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Modal verbs: permission, necessity, obligation

Modal verbs: permission, necessity, obligation



Grammar explanations about a set of

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    Modal verbs: permission, necessity, obligation Modal verbs: permission, necessity, obligation Presentation Transcript

    • can, must, should, ought to, had better The negative is had better not NOT hadn’t better . The most common modal verbs for talking about permission and obligation are can/could , must , and should/ought to . I couldn’t take any photos in the museum, so I bought some postcards. Passengers on the bus mustn’t distract the driver. We should / ought to drive home on the motorway – it’s much quicker. We can use should have or ought to have + past participle to talk about past events which did not happen and which we regret. We should have / ought to have driven home on the motorway – it would have been quicker. Had better is stronger and more urgent than should/ought to and is often used to give strong advice or a warning. It normally refers to the immediate future. You ’d better post the parcels today or they won’t get there in time .
    • have to/have got to We also use have to to express obligations. It can be used in any tense. All passengers will have to fill in a form before landing. You don’t have to tip the waitress unless you think the service was especially good. We can also use have got to to express obligation, but it is normally used for specific occasions rather than repeated or general obligations. I ’ve got to buy a birthday present for my brother.
    • need We use need/don’t need + to + infinitive to say that something is necessary/ unnecessary. You can use these forms for habitual, general, and specific necessity. You usually need to check in at least two hours before a flight leaves. I don’t need to take a raincoat. It’s going to be hot today. When we want to say that something is unnecessary on a specific occasion, we can also use needn’t + infinitive without to . You needn’t lock the car. Nobody will steal it in this village. We use don’t need to ( NOT needn’t ) for habitual or general necessity, e.g. I don’t need to wear glasses. My eyesight is still good. NOT I needn’t wear glasses .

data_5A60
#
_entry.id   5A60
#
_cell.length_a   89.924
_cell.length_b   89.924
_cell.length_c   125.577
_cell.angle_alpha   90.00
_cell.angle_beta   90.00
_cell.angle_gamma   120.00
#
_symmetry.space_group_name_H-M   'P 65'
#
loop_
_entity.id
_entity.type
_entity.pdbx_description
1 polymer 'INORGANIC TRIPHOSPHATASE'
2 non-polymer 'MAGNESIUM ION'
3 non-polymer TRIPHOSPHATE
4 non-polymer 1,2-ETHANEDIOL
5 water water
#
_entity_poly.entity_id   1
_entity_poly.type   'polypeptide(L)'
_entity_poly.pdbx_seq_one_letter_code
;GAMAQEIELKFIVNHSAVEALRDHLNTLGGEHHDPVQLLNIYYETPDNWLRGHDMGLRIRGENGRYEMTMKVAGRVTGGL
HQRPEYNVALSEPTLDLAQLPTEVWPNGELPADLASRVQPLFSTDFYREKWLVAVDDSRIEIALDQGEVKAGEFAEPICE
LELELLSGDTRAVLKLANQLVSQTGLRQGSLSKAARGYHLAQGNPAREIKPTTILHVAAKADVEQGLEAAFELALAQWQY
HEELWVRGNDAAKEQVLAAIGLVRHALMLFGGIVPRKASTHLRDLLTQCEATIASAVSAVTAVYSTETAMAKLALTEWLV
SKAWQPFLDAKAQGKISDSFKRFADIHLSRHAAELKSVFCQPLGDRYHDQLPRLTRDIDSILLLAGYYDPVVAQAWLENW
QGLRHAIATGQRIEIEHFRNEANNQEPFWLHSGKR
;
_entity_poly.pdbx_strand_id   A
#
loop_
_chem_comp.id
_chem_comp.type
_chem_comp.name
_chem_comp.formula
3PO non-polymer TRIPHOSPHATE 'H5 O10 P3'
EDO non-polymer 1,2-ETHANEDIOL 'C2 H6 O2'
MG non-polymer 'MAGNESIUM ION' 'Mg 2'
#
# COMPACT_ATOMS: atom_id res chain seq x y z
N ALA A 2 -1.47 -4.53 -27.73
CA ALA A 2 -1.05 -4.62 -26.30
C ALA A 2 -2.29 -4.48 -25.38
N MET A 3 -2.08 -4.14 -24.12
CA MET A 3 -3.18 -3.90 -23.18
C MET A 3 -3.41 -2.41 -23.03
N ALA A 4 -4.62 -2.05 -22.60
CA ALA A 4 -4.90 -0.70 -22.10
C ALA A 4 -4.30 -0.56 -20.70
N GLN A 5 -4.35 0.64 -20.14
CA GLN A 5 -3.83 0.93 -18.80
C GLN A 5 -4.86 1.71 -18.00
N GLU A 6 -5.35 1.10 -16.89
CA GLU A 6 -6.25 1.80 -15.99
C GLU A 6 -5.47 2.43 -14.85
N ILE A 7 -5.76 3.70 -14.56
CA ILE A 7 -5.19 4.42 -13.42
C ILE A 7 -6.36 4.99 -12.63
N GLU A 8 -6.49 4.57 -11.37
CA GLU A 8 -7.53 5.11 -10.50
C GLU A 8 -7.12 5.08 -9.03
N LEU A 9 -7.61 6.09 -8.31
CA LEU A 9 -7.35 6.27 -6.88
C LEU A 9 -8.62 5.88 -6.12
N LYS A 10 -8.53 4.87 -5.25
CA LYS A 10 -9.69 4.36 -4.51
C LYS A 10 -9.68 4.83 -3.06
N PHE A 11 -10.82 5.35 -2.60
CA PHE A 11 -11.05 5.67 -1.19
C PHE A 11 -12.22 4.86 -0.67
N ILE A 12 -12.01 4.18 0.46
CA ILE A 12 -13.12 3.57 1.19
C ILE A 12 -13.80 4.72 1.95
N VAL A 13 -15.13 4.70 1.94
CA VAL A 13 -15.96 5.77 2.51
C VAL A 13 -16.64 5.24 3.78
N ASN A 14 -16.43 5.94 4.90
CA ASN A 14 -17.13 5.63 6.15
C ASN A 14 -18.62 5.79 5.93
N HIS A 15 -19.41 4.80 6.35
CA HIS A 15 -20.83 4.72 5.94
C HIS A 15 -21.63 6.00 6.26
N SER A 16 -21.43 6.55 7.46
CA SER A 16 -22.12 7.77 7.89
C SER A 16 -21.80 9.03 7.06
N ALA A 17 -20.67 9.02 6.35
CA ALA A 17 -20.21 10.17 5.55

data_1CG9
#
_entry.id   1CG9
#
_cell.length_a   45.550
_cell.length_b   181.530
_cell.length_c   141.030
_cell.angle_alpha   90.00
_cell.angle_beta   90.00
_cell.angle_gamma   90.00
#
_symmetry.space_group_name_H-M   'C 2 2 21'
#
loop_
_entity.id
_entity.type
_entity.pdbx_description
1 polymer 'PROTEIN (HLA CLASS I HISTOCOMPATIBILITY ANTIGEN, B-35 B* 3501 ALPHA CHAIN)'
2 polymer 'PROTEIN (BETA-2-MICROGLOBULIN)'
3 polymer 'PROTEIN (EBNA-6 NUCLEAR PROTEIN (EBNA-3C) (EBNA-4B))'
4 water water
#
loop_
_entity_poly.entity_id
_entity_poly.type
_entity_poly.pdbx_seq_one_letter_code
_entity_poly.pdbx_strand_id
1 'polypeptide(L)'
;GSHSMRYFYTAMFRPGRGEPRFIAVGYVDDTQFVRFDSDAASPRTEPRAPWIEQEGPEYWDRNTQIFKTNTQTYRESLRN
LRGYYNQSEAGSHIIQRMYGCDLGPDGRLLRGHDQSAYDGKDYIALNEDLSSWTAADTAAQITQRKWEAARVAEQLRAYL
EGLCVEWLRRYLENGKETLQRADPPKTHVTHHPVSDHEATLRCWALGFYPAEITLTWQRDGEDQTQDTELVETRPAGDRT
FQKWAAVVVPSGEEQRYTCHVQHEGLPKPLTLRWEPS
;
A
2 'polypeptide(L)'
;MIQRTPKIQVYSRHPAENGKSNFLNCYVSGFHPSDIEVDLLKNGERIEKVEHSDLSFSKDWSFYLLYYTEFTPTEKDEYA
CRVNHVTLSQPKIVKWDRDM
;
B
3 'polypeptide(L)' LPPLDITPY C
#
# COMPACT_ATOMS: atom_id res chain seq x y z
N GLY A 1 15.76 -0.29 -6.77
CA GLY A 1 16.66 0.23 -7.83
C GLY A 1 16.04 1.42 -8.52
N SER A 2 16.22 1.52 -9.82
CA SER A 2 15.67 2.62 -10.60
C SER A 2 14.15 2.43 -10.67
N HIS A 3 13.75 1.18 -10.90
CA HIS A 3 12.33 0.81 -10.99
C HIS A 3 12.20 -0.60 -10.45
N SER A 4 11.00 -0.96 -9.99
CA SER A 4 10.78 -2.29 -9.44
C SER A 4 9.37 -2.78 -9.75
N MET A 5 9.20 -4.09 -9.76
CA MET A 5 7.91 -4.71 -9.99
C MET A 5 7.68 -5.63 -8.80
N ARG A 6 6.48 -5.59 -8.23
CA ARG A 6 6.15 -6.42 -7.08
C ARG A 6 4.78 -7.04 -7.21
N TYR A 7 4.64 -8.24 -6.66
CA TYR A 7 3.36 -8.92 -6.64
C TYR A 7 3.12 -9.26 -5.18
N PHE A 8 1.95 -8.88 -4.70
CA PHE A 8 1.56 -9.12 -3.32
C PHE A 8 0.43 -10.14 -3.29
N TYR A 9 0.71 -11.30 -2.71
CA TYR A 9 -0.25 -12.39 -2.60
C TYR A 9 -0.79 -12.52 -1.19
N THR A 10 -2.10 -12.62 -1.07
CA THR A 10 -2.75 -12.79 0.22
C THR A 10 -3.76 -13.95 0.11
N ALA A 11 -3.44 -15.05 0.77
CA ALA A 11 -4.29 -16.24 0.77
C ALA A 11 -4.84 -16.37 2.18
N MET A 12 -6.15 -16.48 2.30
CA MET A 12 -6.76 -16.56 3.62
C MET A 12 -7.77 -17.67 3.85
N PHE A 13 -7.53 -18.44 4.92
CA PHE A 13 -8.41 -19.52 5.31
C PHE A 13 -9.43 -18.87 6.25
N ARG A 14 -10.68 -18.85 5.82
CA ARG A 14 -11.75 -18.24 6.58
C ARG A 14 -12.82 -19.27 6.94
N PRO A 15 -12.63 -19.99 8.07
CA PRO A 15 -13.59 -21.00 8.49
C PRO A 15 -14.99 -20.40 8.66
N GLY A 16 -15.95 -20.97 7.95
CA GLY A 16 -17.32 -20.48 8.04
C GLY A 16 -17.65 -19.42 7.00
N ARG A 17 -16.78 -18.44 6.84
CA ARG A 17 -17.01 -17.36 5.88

• need When something was not necessary, but you did it, we can use either needn’t have + past participle or didn’t need to + infinitive . We needn’t have booked / didn’t need to book a table. The restaurant is empty! When something was not necessary so you did not do it, we must use didn’t need to . NOT We had plenty of petrol so we needn’t have stopped, which saved time . We had plenty of petrol so we didn’t need to stop , which saved time.
    • be able to, be allowed to, be permitted to, be supposed to We often use be able to or be allowed to + infinitive to talk about what is possible or permitted instead of can , particularly when we want to use a form which can does not have. From tomorrow we won’t be able to park here. You ’re not allowed to smoke in the classroom. be permitted to + infinitive is used in formal situations, e.g. notices and announcements, to say what can/can’t be done according to the law or to rules and regulations. It is not permitted to take mobiles into the exam room. ! We do not use it followed by be allowed to . NOT It isn’t allowed to take mobiles into the exam room .
    • be able to, be allowed to, be permitted to, be supposed to Adapted from Resource Bank. New English File Advanced. We can also use be supposed to + infinitive to say what people should or shouldn’t do, often because of rules. There is often a suggestion that the rules are not necessarily obeyed, e.g. Students are not supposed to stay out after 12.00, but everyone does. We are supposed to check in at 3.50. What’s the time now? You aren’t supposed to park here – it’s a surgery entrance.